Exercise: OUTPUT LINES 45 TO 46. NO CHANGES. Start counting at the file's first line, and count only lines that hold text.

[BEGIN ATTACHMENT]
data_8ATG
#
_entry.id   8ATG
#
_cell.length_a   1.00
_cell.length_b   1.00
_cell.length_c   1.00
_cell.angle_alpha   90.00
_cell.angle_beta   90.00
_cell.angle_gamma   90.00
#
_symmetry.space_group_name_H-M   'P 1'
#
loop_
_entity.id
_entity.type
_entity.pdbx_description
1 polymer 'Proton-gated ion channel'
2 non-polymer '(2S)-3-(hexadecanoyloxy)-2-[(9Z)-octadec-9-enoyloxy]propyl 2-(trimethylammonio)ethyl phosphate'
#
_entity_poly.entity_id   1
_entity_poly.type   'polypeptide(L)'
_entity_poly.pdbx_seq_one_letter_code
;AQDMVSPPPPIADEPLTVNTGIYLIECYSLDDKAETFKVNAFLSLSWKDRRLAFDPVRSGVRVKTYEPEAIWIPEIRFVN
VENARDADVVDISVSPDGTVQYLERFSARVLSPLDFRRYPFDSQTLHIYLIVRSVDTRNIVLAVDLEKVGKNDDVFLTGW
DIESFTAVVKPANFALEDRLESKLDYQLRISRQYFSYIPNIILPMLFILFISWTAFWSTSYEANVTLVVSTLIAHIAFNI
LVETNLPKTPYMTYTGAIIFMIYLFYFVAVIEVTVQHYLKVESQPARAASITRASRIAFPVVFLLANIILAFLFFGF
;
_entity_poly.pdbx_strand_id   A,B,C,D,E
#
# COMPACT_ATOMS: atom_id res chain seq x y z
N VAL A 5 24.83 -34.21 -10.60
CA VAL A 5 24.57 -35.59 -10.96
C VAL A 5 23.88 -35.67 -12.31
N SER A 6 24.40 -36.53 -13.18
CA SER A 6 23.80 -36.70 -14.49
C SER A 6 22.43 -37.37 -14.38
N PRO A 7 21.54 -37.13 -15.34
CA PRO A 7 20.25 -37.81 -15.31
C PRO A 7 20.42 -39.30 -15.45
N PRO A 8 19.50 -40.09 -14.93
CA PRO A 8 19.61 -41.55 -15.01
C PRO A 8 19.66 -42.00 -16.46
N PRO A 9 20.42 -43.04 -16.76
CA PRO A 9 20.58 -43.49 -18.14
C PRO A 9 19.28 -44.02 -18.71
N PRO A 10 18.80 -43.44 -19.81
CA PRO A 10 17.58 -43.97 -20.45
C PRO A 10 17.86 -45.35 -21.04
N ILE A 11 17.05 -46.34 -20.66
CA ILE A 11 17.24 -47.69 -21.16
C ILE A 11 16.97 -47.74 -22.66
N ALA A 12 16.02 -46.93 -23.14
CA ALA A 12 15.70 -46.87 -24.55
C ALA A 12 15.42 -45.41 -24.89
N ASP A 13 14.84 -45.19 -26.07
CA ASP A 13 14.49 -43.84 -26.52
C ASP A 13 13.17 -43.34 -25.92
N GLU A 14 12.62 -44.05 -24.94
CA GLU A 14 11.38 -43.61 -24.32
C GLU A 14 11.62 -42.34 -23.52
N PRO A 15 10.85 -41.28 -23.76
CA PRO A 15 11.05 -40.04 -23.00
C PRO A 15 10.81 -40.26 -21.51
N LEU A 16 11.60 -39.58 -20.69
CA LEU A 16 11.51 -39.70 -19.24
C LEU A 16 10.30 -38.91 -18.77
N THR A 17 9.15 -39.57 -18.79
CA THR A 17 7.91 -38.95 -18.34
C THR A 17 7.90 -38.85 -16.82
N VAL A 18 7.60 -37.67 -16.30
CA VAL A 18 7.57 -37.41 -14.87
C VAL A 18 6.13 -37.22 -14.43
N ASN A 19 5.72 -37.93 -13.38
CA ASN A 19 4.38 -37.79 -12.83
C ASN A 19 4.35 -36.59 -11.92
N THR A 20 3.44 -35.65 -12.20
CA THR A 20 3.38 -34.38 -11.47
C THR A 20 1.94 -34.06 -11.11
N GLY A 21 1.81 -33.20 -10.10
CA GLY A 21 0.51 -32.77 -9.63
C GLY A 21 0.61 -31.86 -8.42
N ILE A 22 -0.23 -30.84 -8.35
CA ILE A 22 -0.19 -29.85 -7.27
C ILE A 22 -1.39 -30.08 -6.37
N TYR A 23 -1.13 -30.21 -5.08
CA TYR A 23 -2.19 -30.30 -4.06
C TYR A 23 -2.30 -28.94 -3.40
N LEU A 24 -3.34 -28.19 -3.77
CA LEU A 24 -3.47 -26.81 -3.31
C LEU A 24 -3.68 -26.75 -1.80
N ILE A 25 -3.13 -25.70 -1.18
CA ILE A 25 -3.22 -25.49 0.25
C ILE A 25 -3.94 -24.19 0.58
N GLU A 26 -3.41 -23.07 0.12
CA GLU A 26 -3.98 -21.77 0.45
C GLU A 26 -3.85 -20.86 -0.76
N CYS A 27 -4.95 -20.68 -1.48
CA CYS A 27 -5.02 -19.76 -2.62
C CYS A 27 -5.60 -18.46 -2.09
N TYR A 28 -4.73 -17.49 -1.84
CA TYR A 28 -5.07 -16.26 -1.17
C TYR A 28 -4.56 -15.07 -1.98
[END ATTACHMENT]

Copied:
CA PRO A 9 20.58 -43.49 -18.14
C PRO A 9 19.28 -44.02 -18.71